18 Oct Five Hundred Years Later . . .The Reformation and Race
Rev. Stephen Marsh wrote this commentary on the 500th anniversary of the Protestant Reformation for the newsletter at Lake Edge Lutheran Church on Madison’s east side, where he is co-pastor.
Protestants in general and Lutherans in particular have been recognizing this year 2017 as the 500th anniversary of the beginning of the historical period known as the Reformation.
In 1517, Martin Luther’s insistence on speaking truth to power to the Catholic church and its benefactors resulted in the beginnings of what became—and still are—various Protestant factions and denominations (a “protestant” originally being one who “protests”). As the influence of these various factions grew in practically every area of ordinary life, the Christian Church as a whole—both Protestant and Catholic—had a huge role in the building, shaping and identity of the world humanity has inhabited for the past ve hundred years.
As a pastor in a faith community whose values and vision include inviting diversity into an ever-widening community, sowing seeds of God’s love and mercy, and embracing the challenge to move from fear to faith to action, I would be remiss if I did not remind us at this commemorative time that the past 500 years has been a living hell for people of color in this world.
And it has been a living hell that the Christian Church—both Protestant and Catholic—had a huge role in supporting, legitimizing, and even giving theological and ecclesiastical blessing to. And in the wake of that support, legitimization, and blessing, people of color all around the world have been invaded, overpowered, captured, tortured, slaughtered, enslaved, raped, dis- possessed, disenfranchised, de-culturalized, de-legitimized, dehumanized, belittled, denied, discriminated against, legislated against, and consigned to hell—both here and in the afterlife. All in the name of Jesus!
It was allowed and carried out in part by Christian people of European descent and their descendants who had inherited a strong, non-pluralistic belief in their own superiority, and crowned themselves the standard-bearers of the human race— with the blessing of the God that was discerned to have purposed it so.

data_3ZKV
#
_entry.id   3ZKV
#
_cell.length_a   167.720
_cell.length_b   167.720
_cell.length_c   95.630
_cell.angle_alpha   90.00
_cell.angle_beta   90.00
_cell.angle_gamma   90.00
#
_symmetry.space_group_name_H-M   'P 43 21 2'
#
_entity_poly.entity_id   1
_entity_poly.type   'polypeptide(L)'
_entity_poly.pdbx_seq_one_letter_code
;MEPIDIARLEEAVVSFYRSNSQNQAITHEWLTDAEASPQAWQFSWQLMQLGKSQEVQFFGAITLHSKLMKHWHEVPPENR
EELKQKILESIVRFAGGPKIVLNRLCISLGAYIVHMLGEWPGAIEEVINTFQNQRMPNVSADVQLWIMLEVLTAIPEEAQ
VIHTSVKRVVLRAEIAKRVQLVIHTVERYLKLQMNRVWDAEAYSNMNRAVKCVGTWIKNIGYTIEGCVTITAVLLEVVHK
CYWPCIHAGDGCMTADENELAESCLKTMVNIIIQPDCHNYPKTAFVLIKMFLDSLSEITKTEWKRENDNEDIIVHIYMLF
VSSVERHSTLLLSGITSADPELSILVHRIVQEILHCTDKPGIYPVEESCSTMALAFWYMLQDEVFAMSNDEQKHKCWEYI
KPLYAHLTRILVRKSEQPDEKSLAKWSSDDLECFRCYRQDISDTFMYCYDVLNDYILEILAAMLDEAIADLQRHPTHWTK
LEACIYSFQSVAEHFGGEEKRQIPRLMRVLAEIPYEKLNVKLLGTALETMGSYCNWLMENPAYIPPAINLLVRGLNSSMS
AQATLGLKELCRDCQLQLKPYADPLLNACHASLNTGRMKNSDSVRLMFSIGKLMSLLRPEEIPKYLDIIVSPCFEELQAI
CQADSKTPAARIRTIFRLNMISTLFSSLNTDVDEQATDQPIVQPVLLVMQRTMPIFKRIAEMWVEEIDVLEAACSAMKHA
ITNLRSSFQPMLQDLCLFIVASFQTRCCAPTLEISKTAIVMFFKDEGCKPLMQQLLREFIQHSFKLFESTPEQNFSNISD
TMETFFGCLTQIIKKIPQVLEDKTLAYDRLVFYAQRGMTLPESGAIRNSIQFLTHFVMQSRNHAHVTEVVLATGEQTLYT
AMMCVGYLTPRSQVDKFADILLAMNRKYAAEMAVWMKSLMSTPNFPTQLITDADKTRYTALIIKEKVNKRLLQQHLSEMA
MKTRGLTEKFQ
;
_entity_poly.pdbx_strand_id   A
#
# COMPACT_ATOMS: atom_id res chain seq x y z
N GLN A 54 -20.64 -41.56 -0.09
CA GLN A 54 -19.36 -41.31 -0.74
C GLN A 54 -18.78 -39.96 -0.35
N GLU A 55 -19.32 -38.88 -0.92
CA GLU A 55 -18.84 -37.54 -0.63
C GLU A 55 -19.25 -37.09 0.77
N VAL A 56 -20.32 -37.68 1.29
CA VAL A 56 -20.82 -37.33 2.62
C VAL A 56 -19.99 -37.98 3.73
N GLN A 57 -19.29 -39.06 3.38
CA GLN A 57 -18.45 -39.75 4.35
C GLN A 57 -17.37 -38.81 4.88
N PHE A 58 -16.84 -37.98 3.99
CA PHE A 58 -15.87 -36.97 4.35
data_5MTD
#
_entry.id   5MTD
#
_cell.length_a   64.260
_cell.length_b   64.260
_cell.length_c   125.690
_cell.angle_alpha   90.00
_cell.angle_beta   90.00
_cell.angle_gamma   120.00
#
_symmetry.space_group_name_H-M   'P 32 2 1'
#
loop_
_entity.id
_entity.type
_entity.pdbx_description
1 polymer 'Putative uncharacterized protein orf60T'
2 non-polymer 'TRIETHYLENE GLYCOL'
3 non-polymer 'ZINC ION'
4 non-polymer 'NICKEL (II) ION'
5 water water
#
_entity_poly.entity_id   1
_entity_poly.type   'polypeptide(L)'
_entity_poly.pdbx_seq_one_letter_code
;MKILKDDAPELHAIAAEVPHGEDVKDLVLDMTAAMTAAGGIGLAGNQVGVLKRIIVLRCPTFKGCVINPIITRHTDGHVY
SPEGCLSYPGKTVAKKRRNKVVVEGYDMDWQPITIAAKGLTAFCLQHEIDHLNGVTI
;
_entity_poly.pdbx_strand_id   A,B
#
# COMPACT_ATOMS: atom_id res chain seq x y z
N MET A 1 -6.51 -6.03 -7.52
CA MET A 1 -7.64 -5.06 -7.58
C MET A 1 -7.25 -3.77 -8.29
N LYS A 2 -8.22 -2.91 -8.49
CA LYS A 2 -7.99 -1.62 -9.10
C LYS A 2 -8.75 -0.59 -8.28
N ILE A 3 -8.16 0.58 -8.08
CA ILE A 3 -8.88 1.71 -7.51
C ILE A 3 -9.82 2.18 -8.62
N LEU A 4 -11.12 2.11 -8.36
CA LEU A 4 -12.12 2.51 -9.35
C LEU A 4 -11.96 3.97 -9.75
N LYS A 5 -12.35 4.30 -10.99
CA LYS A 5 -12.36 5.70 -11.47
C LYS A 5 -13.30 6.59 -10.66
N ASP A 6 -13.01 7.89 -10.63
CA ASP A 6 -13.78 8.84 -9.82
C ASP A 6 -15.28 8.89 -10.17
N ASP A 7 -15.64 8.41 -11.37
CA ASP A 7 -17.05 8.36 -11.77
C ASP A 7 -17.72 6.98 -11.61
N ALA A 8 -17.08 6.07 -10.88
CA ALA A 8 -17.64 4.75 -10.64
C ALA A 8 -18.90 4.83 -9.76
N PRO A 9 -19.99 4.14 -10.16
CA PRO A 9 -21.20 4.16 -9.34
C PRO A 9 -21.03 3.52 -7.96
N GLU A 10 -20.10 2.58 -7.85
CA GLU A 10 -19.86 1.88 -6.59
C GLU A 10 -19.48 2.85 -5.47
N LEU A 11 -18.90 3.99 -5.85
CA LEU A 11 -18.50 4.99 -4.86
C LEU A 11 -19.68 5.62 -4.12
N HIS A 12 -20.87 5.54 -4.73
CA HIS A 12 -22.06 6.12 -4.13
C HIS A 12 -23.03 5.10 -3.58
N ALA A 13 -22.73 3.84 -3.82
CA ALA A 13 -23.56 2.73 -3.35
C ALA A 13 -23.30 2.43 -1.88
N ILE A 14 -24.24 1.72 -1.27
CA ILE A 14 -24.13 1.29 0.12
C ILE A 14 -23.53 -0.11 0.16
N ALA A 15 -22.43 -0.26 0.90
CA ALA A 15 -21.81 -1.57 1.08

There are many Christians today who can begin to discern some of the many things that are wrong with that picture.
One of them is that both the Christian Church and the ecclesiastical Reformation started by Luther and others were supposed to be agents of freedom, love, inclusiveness, moral authority, cultural cooperation, a widening of spiritual boundaries, contextual interpretation of the Bible, and attention to the justice agenda of Jesus. Instead, we nd the Christian Church today to still be one of the most segregated and sexist institutions we have, with roots planted deeply into the soil of racial and cultural oppression, misogyny, and heterosexism.
And so, 500 years later, the question of the hour can scripturally be “What then shall we say to this?” (Rom.8); or it can practically be “what then shall we do about this?”
We are blessed to have a team concept of ministry here at Lake Edge that is becoming less and less afraid to name and explore some of the things that we know divide us as a society and a community, and in the process are learning more and more about things we didn’t know— but need to know—if we are to be- come the wounded healers, the justice-bearers, and the peace-makers that the life, death and resurrection of Jesus the Christ encourages and empowers us to become.
As we seek to continue to move from fear to faith to action, let us pray to also be moved from reformation to transformation to actualization in our visions and values of diversity, inclusiveness, and love.
So that 500 years from now, our biological and ecclesiastical descendants won’t have to have these same conversations.
In Faith and Struggle,